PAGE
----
It was in 1968, while hosting a seminar, that he met Amos Tversky. They started collaborating shortly afterwards. Their fertile discussions often involved thought experiments about how we make decisions and judgements, uncovering in themselves a series of heuristics – or thinking shortcuts – which they went on to observe in controlled laboratory experiments. Their collaboration continued until Tversky’s death in 1996.

In that time, they collaborated with other researchers, most notably, Paul Slovic and economists Richard Thaler and Jack Knetsch. Their many insights into how we make judgements and the application to economic decision-making eventually led to the Nobel Committee recognising Kahneman with the 2002 Sveriges Riksbank Prize in Economic Sciences in Memory of Alfred Nobel.

Kahneman’s 2011 book, Thinking, Fast and Slow is a summary of a remarkable life’s work. If the ideas are new to you, they may well rock your world. It is not an easy read, but it is remarkably well-written for an intelligent lay audience. Even if Kahneman’s work is familiar to you, this book will repay close reading.

Kahneman’s Ideas

There is far too much in Kahneman’s work to even begin to summarise it, so I want to focus on three biases that he discovered, which have a profound impact on the choices we make; often leading us far astray.

The Anchoring Bias

The first information we get biases any subsequent choices we make. Your father was right, or your mother or anyone else who told you at a young age that first impressions count. Systematically, the human brain takes the first information it receives, and creates an interpretation of everything else that is anchored in the inferences it draws from that first impression. In management terms, this accounts for the horns and halo effect, that biases us to seek and spot confirming evidence for our pre-existing assessment.

The Representativeness Bias

Who is a more likely person to find working in a car repair shop, changing your brakes? Is it A: a young woman with blond hair and pink eyeliner, or B: a young woman with blond hair and pink eyeliner, whose father owns the car repair shop?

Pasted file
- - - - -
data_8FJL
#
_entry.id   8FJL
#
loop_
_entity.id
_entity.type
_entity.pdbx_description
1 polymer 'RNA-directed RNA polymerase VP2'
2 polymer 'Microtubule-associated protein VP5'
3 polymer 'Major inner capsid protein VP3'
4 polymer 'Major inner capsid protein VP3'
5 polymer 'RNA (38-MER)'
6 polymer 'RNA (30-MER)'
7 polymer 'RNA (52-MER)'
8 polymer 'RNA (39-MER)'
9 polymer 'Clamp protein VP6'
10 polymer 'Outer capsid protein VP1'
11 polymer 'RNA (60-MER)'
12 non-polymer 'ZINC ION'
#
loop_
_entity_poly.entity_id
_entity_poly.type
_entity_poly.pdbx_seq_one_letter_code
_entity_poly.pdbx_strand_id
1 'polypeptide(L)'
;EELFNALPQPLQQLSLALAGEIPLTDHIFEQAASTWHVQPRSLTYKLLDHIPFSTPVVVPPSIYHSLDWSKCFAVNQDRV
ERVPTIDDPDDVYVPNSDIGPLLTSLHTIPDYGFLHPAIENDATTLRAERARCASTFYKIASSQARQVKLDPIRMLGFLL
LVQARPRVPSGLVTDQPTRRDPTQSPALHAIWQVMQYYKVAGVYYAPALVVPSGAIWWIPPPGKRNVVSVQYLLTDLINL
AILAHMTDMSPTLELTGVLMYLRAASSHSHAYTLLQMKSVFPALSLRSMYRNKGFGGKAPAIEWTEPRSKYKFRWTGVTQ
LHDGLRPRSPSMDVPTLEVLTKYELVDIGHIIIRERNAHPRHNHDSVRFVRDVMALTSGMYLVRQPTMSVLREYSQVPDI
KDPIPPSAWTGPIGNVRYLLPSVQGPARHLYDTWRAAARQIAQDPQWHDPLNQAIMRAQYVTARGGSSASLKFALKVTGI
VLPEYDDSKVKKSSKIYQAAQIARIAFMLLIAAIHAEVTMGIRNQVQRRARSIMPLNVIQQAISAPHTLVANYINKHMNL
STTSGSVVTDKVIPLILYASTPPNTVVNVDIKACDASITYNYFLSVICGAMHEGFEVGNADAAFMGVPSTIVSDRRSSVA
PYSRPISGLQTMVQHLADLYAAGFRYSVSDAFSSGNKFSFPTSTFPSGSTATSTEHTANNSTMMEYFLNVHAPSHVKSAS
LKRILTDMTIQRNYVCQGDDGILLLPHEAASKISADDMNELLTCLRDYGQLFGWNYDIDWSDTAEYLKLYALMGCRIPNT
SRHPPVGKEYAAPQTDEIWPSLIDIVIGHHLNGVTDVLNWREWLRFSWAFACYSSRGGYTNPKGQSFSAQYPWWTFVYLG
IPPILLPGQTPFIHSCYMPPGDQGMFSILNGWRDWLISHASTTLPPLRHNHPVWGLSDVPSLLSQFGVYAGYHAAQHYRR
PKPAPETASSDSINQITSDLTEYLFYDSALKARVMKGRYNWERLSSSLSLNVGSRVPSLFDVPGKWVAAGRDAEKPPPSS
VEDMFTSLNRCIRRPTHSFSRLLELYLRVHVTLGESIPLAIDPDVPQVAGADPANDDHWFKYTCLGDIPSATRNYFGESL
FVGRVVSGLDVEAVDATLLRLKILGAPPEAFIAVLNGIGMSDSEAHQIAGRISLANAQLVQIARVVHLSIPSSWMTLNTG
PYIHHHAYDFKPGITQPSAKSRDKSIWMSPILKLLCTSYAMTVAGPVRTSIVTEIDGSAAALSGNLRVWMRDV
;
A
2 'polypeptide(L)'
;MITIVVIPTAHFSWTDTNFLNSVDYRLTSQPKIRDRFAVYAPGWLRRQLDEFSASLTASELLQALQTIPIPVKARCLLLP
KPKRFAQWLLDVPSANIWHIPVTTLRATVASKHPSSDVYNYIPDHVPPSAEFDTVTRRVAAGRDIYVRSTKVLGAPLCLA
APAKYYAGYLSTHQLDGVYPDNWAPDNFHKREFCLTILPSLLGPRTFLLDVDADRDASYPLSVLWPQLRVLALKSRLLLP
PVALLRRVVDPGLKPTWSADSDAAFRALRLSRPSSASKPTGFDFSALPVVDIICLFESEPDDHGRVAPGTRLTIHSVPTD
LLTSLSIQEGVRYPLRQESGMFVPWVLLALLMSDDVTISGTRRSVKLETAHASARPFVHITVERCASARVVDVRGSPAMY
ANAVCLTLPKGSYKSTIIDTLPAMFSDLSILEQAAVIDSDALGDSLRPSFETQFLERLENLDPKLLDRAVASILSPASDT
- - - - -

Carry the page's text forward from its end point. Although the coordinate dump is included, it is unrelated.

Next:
If you think B, you have fallen for representativeness bias. The story makes more sense in our experience, doesn’t it? A young woman with blond hair and pink eyeliner is not a person you’d expect to see in that environment. But a young woman with blond hair and pink eyeliner, whose father owns the car repair shop, may feel right at home. But statistically, this is rubbish. For every young woman with blond hair and pink eyeliner, only a small proportion will also have fathers who own a car repair shop.

The Availability Bias

Recent events bias our perception of risk. They are more available to recall and hence have a stronger impact on our intuition than do counter examples. The classic example is perceptions of risk of train travel, after a train crash. Trains are safe: they rarely crash. Cars crash a lot: there are many accidents every day. But they are rarely reported, so we have no immediate intuitive sense of the statistics.

The Impact of Kahneman’s Work

Kahneman’s work has had a huge impact. Decision theory existed before he came along, but he and Tversky revolutionised it. But it was Kahneman, along with Tversky, Knetsch and Thaler who pretty much invented the discipline of behavioural economics – and perhaps the relationship that drove that development was the friendship between Thaler and Kahneman.

Now Behavioural Economics infuses much of public policy and social influence that corporations try to exert over us. Thaler’s book, Nudge (with Cass Sunstein) is a best seller and Thaler and Sunstein both advise Prime Ministers and Presidents. Next time you get a document from Government, or go into a store, and you find yourself complying with their wishes without thinking, there is a chance that you have been ‘nudged’. And the roots of these ‘choice architectures’? The roots are in understanding our heuristics and biases. And that was Kahneman’s contribution.